Issue 28 / 27 July 2015

AN active and sustainable strategy is needed to support war veterans who experience post-traumatic stress disorder (PTSD) decades after being involved in combat, says leading Australian expert Professor Alexander McFarlane.
Professor McFarlane, director of the Centre for Traumatic Stress Studies and professor of psychiatry at the University of Adelaide, said ongoing government support, along with continued development of the clinical skill-base in managing PTSD was essential to deal with the “very long tail effect” of PTSD among war veterans.
Professor McFarlane’s comments came as US researchers reported that an “important minority” of Vietnam War veterans still experienced PTSD symptoms 40 years after the war. (1)
The longitudinal study followed up 1450 veterans assessed under the National Vietnam Veterans Readjustment Study, conducted from 1984 to 1988. They served either in the theatre of war or were in the US military but did not serve in the war. 
The researchers defined PTSD according to DSM-5 criteria plus “subthreshold PTSD”, which encompassed all cases that would be diagnosed with PTSD according to DSM-IV criteria. They estimated the prevalence of current war-zone-related PTSD as 4.5%; of current plus subthreshold war-zone PTSD as 10.8%; and of lifetime war-zone PTSD as 17.0%.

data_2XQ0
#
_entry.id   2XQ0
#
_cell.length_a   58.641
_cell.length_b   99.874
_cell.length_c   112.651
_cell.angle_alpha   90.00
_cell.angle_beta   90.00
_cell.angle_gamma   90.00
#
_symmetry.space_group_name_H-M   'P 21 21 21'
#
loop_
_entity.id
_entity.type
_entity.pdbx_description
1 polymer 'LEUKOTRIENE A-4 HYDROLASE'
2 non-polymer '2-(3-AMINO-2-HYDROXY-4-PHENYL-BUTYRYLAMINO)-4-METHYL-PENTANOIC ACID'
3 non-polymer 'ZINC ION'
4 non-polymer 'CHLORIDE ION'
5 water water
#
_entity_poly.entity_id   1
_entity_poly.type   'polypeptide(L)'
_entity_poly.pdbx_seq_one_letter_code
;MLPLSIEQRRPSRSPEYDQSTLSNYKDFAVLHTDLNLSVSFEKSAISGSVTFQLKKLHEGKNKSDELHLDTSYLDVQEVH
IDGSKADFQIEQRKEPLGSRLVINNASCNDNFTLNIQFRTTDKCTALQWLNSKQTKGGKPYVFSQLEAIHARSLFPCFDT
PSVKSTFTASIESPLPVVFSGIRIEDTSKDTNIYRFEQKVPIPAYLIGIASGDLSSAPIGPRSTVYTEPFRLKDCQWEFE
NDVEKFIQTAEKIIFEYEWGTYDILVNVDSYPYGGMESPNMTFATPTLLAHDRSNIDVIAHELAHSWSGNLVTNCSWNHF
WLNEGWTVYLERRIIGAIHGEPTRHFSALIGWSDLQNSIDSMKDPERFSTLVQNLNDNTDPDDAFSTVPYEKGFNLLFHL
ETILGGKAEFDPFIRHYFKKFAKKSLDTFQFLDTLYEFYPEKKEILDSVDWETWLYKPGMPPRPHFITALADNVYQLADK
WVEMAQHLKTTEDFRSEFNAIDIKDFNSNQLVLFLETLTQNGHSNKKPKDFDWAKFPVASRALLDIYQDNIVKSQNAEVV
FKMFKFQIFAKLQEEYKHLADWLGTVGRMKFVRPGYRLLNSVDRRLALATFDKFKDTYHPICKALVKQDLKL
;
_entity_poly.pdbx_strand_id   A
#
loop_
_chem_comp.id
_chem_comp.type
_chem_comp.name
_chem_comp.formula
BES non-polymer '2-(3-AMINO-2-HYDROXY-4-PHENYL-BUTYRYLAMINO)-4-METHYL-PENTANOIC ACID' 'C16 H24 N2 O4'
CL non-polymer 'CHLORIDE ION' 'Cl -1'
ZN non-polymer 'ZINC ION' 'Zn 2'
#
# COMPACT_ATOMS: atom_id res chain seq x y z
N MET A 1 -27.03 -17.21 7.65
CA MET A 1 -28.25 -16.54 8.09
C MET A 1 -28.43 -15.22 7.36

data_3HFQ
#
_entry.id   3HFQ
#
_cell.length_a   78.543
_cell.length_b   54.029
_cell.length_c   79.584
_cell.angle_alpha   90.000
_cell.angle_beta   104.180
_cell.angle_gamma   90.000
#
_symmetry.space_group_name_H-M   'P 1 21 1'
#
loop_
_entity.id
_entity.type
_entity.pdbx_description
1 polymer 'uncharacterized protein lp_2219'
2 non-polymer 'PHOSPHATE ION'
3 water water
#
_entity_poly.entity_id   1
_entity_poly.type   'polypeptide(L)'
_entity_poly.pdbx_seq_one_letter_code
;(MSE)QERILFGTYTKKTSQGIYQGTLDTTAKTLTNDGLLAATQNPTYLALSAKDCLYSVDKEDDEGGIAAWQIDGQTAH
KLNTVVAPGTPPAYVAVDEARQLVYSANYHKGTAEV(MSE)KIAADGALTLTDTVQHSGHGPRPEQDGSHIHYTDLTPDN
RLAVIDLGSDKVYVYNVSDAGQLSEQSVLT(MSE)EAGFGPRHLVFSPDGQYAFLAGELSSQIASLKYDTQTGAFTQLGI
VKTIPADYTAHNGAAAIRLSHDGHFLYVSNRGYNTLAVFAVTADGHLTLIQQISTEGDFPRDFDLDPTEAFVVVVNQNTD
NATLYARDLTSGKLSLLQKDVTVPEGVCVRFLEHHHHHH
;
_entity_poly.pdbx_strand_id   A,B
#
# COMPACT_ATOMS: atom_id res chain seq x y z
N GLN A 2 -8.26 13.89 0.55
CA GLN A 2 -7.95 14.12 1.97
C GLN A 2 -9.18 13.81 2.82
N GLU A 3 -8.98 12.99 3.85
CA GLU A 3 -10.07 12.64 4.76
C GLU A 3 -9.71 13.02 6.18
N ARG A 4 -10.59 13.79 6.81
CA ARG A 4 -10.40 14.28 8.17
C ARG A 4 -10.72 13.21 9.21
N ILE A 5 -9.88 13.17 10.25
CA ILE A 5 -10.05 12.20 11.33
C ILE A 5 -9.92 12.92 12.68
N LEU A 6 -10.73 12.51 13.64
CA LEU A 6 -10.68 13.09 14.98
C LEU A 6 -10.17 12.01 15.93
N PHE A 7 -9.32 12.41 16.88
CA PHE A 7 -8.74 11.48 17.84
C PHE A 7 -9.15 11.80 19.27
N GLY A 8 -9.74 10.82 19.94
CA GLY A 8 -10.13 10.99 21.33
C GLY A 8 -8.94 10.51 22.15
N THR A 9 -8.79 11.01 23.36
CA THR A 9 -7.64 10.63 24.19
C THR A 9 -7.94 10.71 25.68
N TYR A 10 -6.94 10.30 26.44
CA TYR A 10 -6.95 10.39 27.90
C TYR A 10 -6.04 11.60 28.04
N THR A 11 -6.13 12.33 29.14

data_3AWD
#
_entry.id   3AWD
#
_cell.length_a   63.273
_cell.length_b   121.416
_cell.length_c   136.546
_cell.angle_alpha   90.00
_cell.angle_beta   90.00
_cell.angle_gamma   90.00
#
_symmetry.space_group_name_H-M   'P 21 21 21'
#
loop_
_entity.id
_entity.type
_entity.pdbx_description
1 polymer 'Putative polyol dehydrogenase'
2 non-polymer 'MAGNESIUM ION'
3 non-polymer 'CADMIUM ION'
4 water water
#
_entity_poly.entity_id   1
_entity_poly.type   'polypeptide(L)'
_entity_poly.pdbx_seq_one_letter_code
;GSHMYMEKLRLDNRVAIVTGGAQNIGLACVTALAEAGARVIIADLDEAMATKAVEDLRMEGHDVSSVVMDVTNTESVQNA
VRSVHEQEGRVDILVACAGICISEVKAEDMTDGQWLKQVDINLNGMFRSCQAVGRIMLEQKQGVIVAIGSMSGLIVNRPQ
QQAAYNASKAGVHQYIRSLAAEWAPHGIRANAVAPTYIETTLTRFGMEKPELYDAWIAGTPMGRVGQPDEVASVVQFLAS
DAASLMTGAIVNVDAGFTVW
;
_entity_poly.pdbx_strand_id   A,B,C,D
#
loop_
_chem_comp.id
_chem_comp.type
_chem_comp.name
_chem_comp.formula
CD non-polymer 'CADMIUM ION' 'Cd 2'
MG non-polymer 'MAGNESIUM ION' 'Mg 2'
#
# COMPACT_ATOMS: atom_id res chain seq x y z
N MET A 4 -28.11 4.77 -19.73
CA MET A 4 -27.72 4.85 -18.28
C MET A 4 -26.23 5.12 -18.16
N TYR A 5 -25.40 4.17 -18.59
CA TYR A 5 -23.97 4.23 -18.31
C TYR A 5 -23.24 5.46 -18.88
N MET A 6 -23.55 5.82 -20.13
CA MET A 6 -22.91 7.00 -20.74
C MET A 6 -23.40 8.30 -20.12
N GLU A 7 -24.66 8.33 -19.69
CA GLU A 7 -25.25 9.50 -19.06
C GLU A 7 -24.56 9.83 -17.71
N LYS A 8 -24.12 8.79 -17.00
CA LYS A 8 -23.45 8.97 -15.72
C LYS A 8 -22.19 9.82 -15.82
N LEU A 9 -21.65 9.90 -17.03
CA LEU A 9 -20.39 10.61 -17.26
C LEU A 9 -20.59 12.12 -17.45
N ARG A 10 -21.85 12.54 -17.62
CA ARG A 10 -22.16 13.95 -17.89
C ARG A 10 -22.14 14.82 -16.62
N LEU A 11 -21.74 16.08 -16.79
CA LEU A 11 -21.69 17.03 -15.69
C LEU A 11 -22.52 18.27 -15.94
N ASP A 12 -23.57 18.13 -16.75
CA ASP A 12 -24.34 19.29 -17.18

“An important minority of Vietnam veterans are symptomatic after 4 decades, with more than twice as many deteriorating as improving”, the study authors wrote.
Professor McFarlane said the prevalence of PTSD among Australia’s Vietnam War veterans was likely to be in line with the US, given that Australian troops were predominantly sent into combat roles. 
“We should anticipate that there is going to be this continuing emergence of the disorder with the passage of time. This means that you need to sustain your systems, particularly as a war becomes history and there is less public awareness”, he told MJA InSight.
“You certainly should assume that there is going to be a sustained need, including from individuals who first seek care many years after a war has ended”, he said.
Professor McFarlane is an investigator for the Transition and Wellbeing Research Programme, which will assess the mental, physical and social health of former and serving military personnel. (2)
Dr Paul Alexander, a former Commander Joint Health and Surgeon General with the Australian Defence Force, said maintaining awareness of the long-term impact of PTSD on former military personnel was crucial.